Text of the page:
A Lefkara lacemaking workshop for beginners brings together history, artistry and a satisfying sense of community and achievement, Annette Chrysostomou discovered
Traditional lace making in Lekfara will never be what it once was, but that does not mean it’s dying.
An event I attended last week convinced me there is a future for this ancient craft, albeit very different from the traditional goal in the past of master lacemakers from the village competing with each other to sell their wares abroad.
It took just one morning for many of my preconceived ideas of an end to an era to melt away. The Lefkara-based Cyprus Society for Education through Arts is conducting workshops for anybody who is interested in getting just a taste of making the laces, and perhaps even try their hands at more advanced techniques, and I went along one day last week.
As the future of lacemaking by hand surely lies largely in the hands of people who are interested enough to attend the workshops, who attended the workshops with me was of vital interest.
They are certainly not female pensioners with nothing better to do, but a group of young and middle-aged professionals who for various reasons want to keep this art alive, whether for their own satisfaction or to be able to teach it to others.
“It brings back a way of life,” commented Katerina, 37, who travelled from Limassol for the day. “When you hear the stories, you become part of a tradition. The passion for it hasn’t gone away. It is contagious, it energises you.”
“We used to learn it in school, but they don’t teach it anymore, so now we come here,” said Nadia, a young lawyer who lives in Nicosia.
The participants all agreed it is also calming and relaxing, as they sit, chat and work together, and they commented it even helped them forget their fear of the coronavirus, the virus being a big concern for many of them at the moment. More about the relaxing part later.
They also pointed out that an event such as the one we attended is exactly what is needed, as the older people who still know and value the art may not be the ones best suited to promote it, especially on social media.
“They may not know how to keep the spark alive,” said Nadia, whose father comes from Lefkara. “When I said I am coming here, my aunt said ‘But I could have taught you’ but she never taught us or my cousins, her children.”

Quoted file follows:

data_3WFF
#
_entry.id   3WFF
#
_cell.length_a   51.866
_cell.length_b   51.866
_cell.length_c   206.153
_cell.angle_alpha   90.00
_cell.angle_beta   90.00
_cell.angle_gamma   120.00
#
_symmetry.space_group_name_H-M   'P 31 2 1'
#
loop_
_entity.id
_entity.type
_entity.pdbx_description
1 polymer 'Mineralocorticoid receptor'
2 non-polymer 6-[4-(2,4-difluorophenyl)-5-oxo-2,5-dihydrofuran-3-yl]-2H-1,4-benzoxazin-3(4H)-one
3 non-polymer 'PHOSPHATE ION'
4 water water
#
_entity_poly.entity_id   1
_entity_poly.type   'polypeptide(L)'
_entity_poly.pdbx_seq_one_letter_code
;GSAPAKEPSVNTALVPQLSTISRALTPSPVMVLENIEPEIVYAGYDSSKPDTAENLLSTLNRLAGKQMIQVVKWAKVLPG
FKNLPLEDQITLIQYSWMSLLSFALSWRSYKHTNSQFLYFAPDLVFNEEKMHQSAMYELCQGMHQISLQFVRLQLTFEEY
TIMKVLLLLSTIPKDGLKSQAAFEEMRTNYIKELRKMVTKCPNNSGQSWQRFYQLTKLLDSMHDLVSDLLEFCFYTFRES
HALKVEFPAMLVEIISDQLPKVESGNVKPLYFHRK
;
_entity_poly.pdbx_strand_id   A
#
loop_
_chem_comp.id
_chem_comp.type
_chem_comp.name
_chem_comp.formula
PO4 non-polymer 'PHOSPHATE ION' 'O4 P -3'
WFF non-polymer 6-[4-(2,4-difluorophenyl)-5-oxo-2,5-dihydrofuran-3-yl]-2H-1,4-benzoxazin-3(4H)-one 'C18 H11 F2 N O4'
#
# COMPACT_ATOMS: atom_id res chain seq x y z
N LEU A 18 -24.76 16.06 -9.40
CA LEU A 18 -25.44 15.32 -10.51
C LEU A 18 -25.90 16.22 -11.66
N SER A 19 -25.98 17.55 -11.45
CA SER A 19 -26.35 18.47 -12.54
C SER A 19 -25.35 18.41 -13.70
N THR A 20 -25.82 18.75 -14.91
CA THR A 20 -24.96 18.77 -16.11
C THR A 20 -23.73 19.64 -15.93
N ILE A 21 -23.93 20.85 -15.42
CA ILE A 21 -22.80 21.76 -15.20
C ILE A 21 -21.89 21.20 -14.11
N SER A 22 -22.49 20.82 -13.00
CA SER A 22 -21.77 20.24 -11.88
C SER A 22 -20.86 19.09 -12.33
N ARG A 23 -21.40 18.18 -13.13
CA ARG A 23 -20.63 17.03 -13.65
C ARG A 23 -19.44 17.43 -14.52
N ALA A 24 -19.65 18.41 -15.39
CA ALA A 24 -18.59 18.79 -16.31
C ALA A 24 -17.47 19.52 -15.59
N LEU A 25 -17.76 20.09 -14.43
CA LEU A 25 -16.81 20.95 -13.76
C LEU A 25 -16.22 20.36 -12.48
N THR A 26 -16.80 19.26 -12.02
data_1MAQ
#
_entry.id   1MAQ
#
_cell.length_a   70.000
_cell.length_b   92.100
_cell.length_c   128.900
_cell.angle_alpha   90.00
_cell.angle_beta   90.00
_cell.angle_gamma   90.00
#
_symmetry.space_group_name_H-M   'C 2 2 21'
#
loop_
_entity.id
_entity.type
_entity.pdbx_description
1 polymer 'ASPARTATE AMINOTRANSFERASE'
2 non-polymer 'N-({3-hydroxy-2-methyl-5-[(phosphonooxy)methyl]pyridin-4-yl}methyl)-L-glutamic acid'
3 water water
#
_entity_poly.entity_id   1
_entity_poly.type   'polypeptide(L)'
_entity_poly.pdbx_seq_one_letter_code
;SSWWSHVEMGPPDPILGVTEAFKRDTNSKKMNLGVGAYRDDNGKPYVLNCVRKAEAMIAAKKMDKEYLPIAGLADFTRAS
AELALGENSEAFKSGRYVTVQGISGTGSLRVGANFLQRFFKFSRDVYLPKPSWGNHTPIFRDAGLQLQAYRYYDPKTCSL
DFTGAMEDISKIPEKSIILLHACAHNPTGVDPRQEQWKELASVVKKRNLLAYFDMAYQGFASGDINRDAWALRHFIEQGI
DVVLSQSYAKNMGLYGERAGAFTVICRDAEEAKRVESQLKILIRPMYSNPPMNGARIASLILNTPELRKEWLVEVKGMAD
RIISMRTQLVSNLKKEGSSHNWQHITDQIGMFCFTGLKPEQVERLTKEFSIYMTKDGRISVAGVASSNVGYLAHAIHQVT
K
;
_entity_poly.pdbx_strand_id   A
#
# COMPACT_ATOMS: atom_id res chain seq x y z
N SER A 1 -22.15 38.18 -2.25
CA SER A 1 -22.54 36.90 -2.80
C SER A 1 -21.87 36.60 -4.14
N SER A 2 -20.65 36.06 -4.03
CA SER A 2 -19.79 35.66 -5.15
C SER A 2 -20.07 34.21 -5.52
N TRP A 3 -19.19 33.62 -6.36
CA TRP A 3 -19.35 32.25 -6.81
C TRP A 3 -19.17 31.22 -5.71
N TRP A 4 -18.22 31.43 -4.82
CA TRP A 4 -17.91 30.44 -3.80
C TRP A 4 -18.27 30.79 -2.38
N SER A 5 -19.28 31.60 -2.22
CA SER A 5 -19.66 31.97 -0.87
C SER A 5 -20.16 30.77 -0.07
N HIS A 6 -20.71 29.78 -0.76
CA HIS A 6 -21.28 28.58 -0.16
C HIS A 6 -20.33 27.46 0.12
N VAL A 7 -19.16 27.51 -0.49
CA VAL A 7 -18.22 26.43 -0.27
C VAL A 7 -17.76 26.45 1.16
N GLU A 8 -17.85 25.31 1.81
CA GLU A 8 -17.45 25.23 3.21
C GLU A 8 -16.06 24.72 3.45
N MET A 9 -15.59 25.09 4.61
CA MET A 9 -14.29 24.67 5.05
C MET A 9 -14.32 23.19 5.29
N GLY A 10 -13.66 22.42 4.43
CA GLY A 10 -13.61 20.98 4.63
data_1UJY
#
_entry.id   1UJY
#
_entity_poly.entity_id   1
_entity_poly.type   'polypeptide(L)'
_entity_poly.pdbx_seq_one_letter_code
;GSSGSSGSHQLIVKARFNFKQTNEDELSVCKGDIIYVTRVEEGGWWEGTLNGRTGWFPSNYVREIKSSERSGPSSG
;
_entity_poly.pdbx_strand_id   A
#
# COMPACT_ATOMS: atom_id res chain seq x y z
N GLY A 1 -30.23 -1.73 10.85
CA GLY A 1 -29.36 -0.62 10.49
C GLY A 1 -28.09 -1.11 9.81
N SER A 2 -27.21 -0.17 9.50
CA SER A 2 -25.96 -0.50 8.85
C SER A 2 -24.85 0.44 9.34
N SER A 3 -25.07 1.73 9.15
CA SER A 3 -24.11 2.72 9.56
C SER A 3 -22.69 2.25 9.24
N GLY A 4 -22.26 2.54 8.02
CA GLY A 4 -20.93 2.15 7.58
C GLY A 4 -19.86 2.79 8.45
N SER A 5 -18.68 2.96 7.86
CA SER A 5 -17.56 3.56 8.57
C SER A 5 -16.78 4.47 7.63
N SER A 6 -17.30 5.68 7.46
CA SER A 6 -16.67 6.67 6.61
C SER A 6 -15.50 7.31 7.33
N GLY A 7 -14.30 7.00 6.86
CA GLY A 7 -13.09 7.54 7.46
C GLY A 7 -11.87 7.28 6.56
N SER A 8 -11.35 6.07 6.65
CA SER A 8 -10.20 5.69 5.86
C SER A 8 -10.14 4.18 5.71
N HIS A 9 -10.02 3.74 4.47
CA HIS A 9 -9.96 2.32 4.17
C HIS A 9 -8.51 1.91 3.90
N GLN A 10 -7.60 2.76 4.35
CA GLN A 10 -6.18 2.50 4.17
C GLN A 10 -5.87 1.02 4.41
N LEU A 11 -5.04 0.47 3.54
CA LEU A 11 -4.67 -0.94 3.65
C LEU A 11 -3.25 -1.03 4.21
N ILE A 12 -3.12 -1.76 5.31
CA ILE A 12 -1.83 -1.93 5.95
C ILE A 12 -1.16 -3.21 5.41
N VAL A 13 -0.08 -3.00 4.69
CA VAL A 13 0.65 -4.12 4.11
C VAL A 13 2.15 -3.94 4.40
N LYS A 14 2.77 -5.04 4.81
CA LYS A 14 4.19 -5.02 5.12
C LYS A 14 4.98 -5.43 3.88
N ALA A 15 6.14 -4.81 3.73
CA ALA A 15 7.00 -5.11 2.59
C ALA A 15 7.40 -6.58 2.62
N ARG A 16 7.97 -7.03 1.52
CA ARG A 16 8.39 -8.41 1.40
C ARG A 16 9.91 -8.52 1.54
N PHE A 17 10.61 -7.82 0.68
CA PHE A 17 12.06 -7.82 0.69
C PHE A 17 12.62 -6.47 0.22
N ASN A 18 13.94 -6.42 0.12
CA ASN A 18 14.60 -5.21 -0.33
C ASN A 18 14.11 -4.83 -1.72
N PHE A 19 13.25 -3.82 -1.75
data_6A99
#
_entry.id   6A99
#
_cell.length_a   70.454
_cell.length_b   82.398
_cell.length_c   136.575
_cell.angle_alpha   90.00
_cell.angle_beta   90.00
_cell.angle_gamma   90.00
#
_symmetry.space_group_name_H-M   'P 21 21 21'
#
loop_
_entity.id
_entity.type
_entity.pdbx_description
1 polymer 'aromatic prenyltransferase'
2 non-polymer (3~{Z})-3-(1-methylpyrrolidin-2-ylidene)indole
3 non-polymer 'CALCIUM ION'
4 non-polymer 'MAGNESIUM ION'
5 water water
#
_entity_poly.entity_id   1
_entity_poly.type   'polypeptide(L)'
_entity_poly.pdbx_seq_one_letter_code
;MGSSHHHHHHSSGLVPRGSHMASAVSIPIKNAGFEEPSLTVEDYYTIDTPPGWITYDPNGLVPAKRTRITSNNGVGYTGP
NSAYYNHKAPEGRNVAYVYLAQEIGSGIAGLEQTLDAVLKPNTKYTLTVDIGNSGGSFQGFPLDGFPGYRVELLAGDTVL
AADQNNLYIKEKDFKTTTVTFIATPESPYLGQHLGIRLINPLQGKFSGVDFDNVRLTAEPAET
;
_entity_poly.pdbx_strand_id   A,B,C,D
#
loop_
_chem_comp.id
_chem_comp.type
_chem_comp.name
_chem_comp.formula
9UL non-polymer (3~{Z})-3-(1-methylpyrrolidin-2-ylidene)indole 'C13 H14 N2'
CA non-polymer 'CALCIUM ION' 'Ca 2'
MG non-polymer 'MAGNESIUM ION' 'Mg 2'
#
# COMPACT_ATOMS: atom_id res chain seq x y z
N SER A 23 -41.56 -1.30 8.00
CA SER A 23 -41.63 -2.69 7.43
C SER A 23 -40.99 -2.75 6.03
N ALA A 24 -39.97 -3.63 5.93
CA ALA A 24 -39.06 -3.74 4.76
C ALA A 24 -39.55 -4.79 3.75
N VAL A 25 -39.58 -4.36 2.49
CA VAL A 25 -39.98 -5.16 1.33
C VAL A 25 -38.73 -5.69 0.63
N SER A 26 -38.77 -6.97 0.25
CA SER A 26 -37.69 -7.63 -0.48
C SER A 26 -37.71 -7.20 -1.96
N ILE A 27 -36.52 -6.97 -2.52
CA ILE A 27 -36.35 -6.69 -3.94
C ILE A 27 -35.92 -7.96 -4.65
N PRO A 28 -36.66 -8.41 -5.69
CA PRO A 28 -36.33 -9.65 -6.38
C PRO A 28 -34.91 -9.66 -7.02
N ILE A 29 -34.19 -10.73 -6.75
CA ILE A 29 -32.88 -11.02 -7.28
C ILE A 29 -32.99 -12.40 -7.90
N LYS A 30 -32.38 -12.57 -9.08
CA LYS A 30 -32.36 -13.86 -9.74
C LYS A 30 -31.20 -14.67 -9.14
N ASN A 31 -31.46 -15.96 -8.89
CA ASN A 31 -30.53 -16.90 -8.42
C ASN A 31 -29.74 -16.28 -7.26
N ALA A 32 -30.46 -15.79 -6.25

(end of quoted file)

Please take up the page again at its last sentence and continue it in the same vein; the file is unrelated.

As we chatted during the workshop, Nadia contributed one story to the group which provided a closer understanding of the village and its traditions, particularly useful for an outsider like me who has previously only had a vague idea of what goes on in Pano Lefkara.
My previous experiences of the village is of walking down its pretty streets lined with small shops where owners outside would try to coax me inside in attempts at getting hold of my money, and I had doubts regarding the authenticity of the products, as the wares displayed outside the shops were obviously not made by skilled villagers but more likely imported from China.
Nadia told a different story.
“My great grandfather, who was an old man in 1985, was one of those who used to travel to many countries in Europe to sell what the family had produced. So he used to put on his European suit and over the years learned many languages. When he came back he changed into traditional clothes and was sitting on a chair outside. So when German tourists came they were amazed seeing this old man talking to them in very good German.”
So some of it at least is not about capitalism but simply the locals wanting to communicate and showing they had seen a bit of the world.
‘When my grandmother was young, she had to earn a living from 10 years old when she left school and that meant she had to be a professional by then, starting to learn from when she was about three years old,” Nadia said, adding another piece of information about the culture in the village.
And those Chinese tablecloths?
One of our teachers Rita Raouna explained.